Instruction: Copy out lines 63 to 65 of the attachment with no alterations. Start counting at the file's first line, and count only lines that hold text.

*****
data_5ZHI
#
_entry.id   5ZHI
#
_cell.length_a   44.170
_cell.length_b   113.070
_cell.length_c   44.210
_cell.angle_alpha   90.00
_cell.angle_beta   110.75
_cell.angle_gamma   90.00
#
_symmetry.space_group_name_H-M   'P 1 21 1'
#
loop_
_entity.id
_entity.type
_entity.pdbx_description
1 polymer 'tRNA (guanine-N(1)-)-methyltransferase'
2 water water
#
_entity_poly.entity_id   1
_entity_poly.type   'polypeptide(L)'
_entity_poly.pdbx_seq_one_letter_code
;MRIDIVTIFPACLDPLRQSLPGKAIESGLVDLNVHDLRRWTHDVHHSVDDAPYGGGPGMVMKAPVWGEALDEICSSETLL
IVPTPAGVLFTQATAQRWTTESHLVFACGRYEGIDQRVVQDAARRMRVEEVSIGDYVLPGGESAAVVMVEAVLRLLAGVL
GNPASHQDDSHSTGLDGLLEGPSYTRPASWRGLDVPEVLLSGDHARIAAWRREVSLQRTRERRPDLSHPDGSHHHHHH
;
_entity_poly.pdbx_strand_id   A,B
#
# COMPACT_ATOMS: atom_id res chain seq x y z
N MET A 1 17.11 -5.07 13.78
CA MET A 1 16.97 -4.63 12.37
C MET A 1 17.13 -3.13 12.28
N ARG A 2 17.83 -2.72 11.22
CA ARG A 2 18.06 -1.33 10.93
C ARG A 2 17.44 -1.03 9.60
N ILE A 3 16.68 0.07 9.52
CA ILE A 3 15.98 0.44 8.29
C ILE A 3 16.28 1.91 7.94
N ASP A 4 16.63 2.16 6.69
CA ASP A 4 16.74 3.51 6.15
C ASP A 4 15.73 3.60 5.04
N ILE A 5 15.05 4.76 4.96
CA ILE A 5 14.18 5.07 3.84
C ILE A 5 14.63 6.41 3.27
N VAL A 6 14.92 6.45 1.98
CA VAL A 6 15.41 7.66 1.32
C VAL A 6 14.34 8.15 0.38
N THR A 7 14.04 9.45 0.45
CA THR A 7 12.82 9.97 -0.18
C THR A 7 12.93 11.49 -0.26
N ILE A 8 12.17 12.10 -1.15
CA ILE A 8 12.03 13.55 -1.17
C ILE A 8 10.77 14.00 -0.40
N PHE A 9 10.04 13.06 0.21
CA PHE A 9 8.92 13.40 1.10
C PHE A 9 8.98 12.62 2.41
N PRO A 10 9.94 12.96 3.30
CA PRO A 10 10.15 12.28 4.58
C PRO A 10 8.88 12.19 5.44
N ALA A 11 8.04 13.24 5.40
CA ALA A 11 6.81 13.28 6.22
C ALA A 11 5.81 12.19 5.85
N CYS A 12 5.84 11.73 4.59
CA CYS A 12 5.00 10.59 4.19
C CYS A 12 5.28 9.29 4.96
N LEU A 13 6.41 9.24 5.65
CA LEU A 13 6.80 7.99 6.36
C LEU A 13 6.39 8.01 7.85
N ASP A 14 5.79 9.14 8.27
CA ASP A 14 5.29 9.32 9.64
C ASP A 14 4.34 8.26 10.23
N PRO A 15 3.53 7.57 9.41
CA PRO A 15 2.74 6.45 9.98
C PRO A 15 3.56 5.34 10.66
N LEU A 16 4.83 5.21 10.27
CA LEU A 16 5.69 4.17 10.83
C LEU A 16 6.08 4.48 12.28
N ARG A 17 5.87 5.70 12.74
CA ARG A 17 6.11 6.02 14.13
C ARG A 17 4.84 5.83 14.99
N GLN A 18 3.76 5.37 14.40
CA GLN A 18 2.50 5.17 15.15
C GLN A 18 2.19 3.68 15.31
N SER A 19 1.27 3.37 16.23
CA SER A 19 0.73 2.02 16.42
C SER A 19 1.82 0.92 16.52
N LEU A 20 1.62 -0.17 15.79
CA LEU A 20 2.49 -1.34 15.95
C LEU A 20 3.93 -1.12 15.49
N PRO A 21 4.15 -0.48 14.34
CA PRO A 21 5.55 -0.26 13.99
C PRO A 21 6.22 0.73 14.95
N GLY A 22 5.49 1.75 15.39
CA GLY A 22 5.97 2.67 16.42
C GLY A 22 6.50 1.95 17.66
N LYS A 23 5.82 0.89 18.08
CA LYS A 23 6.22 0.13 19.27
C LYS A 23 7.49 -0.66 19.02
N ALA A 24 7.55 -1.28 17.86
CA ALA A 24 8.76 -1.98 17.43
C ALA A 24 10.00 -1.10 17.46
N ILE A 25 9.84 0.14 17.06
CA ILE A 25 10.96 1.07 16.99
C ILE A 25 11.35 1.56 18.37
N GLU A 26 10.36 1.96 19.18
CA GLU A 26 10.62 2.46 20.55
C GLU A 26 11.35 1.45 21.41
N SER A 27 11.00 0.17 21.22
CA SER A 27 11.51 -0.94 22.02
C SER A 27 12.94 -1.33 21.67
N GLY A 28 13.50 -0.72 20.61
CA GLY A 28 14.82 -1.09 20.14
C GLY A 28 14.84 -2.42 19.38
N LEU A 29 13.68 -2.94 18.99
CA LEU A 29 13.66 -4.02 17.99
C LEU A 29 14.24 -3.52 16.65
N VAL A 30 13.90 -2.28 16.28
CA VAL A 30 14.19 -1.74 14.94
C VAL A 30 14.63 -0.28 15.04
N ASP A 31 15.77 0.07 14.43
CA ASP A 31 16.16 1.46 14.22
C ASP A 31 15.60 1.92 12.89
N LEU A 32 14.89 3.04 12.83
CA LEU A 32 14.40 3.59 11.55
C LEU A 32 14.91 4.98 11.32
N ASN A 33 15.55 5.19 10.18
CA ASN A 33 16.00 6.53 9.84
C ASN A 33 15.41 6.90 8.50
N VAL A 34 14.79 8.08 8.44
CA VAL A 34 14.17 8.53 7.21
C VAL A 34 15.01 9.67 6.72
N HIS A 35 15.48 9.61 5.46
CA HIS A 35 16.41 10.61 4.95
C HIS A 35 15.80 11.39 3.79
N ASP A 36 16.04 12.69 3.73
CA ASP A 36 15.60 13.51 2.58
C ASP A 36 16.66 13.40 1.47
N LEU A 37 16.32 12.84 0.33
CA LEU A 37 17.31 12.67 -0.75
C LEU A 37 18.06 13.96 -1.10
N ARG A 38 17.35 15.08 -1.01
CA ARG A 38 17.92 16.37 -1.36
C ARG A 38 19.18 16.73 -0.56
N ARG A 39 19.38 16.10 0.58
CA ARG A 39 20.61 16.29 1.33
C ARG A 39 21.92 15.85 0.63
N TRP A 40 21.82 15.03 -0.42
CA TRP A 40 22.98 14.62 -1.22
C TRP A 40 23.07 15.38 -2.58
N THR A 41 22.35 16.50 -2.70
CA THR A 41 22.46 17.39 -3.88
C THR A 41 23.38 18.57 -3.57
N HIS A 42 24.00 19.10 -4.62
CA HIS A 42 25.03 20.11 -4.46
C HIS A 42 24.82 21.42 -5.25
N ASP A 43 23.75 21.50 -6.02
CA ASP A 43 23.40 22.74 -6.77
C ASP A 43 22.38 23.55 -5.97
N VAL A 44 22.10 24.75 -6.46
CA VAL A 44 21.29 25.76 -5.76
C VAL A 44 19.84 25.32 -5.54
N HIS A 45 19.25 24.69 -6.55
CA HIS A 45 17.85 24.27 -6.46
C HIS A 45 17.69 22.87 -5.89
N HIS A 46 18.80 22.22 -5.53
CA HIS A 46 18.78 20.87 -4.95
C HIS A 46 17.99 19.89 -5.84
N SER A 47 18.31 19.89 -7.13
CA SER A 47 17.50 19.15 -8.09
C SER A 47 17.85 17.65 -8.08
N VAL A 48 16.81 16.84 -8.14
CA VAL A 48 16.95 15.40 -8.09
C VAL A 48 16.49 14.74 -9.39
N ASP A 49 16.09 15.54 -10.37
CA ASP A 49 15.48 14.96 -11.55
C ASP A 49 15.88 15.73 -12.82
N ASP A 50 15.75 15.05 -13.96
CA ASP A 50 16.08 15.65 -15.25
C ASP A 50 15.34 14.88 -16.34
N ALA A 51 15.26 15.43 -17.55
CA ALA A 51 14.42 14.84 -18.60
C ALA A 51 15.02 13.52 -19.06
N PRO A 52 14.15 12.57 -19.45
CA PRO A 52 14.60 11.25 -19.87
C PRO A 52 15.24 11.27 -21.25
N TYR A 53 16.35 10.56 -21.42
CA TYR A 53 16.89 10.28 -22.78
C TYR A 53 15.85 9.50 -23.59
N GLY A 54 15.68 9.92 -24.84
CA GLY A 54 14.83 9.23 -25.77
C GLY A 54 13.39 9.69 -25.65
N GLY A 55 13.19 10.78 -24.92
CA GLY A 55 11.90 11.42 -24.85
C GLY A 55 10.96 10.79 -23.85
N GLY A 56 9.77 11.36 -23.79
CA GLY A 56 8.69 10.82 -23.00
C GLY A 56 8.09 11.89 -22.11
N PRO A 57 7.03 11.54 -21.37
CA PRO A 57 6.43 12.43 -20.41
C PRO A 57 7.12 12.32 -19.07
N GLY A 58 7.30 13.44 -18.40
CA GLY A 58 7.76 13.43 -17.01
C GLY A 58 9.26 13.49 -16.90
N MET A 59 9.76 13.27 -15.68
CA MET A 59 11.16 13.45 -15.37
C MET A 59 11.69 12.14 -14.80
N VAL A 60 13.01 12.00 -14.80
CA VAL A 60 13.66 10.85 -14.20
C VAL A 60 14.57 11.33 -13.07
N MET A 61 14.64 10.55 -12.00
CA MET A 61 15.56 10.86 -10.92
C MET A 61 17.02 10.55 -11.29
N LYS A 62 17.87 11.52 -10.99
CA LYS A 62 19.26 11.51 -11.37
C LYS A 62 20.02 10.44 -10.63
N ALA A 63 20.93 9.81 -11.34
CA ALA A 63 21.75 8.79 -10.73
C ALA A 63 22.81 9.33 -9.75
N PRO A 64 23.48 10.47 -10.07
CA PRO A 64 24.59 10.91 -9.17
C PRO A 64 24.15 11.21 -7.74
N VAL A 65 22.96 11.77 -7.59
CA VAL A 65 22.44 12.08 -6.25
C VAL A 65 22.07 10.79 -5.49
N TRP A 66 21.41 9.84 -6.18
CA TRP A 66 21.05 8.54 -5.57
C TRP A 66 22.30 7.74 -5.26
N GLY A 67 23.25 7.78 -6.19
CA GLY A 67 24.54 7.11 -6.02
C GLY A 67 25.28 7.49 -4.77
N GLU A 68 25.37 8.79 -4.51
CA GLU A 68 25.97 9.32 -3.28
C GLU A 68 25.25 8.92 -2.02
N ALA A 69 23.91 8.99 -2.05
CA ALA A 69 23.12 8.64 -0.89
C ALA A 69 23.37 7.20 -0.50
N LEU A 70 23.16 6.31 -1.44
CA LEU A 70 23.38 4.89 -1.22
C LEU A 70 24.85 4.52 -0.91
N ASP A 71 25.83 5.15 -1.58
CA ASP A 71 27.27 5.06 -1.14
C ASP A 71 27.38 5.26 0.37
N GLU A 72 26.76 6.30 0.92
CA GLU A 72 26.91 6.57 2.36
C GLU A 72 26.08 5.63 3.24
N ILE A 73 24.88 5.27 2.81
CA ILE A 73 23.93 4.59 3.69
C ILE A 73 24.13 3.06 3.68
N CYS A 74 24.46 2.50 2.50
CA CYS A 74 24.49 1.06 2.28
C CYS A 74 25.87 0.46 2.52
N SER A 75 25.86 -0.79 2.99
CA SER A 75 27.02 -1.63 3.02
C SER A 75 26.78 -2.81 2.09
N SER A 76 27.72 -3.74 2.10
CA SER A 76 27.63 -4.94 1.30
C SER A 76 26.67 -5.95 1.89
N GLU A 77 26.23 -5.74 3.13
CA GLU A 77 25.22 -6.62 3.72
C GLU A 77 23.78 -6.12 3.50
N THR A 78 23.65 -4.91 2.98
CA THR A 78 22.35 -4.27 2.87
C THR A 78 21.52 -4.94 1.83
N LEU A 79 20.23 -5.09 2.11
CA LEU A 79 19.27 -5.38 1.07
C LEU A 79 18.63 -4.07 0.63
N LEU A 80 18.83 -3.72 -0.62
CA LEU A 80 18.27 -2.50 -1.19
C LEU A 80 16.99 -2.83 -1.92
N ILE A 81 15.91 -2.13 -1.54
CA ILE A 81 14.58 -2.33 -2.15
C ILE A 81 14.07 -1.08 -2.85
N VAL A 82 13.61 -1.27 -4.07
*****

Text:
C ALA A 11 5.81 12.19 5.85
N CYS A 12 5.84 11.73 4.59
CA CYS A 12 5.00 10.59 4.19